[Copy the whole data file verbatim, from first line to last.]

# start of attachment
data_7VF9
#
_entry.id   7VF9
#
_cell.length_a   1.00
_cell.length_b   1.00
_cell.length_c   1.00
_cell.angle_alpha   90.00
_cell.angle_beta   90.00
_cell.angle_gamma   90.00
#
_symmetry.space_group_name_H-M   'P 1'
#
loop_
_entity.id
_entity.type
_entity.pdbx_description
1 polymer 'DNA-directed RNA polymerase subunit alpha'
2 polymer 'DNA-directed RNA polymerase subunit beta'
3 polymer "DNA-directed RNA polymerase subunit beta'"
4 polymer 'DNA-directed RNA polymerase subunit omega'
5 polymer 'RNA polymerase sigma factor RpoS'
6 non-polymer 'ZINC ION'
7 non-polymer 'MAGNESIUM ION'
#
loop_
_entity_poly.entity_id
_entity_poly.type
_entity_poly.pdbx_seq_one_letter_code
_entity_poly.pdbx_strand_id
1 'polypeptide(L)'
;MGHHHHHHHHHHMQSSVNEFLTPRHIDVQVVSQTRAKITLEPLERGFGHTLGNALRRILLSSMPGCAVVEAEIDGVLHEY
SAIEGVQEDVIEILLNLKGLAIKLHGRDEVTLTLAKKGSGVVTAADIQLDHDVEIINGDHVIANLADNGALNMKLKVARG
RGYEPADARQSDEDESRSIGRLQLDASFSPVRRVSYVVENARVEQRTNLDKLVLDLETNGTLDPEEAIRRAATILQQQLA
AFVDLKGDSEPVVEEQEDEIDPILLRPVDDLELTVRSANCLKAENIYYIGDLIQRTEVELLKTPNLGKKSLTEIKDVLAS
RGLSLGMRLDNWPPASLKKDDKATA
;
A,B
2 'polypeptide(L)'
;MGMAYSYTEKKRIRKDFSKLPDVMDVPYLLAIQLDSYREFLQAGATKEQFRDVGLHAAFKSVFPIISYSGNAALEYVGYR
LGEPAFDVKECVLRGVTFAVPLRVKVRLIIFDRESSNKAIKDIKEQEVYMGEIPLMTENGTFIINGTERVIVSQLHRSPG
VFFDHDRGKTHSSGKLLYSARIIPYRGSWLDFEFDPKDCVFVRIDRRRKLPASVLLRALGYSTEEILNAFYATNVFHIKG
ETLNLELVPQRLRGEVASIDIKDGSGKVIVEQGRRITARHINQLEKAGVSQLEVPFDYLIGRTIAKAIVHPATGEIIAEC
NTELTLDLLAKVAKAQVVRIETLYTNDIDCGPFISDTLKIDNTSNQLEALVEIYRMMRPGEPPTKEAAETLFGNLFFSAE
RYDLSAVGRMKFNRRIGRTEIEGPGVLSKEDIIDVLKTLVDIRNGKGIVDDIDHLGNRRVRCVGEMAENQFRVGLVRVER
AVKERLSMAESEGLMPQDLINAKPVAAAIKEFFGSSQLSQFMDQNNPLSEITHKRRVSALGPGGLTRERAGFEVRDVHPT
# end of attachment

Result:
data_7VF9
#
_entry.id   7VF9
#
_cell.length_a   1.00
_cell.length_b   1.00
_cell.length_c   1.00
_cell.angle_alpha   90.00
_cell.angle_beta   90.00
_cell.angle_gamma   90.00
#
_symmetry.space_group_name_H-M   'P 1'
#
loop_
_entity.id
_entity.type
_entity.pdbx_description
1 polymer 'DNA-directed RNA polymerase subunit alpha'
2 polymer 'DNA-directed RNA polymerase subunit beta'
3 polymer "DNA-directed RNA polymerase subunit beta'"
4 polymer 'DNA-directed RNA polymerase subunit omega'
5 polymer 'RNA polymerase sigma factor RpoS'
6 non-polymer 'ZINC ION'
7 non-polymer 'MAGNESIUM ION'
#
loop_
_entity_poly.entity_id
_entity_poly.type
_entity_poly.pdbx_seq_one_letter_code
_entity_poly.pdbx_strand_id
1 'polypeptide(L)'
;MGHHHHHHHHHHMQSSVNEFLTPRHIDVQVVSQTRAKITLEPLERGFGHTLGNALRRILLSSMPGCAVVEAEIDGVLHEY
SAIEGVQEDVIEILLNLKGLAIKLHGRDEVTLTLAKKGSGVVTAADIQLDHDVEIINGDHVIANLADNGALNMKLKVARG
RGYEPADARQSDEDESRSIGRLQLDASFSPVRRVSYVVENARVEQRTNLDKLVLDLETNGTLDPEEAIRRAATILQQQLA
AFVDLKGDSEPVVEEQEDEIDPILLRPVDDLELTVRSANCLKAENIYYIGDLIQRTEVELLKTPNLGKKSLTEIKDVLAS
RGLSLGMRLDNWPPASLKKDDKATA
;
A,B
2 'polypeptide(L)'
;MGMAYSYTEKKRIRKDFSKLPDVMDVPYLLAIQLDSYREFLQAGATKEQFRDVGLHAAFKSVFPIISYSGNAALEYVGYR
LGEPAFDVKECVLRGVTFAVPLRVKVRLIIFDRESSNKAIKDIKEQEVYMGEIPLMTENGTFIINGTERVIVSQLHRSPG
VFFDHDRGKTHSSGKLLYSARIIPYRGSWLDFEFDPKDCVFVRIDRRRKLPASVLLRALGYSTEEILNAFYATNVFHIKG
ETLNLELVPQRLRGEVASIDIKDGSGKVIVEQGRRITARHINQLEKAGVSQLEVPFDYLIGRTIAKAIVHPATGEIIAEC
NTELTLDLLAKVAKAQVVRIETLYTNDIDCGPFISDTLKIDNTSNQLEALVEIYRMMRPGEPPTKEAAETLFGNLFFSAE
RYDLSAVGRMKFNRRIGRTEIEGPGVLSKEDIIDVLKTLVDIRNGKGIVDDIDHLGNRRVRCVGEMAENQFRVGLVRVER
AVKERLSMAESEGLMPQDLINAKPVAAAIKEFFGSSQLSQFMDQNNPLSEITHKRRVSALGPGGLTRERAGFEVRDVHPT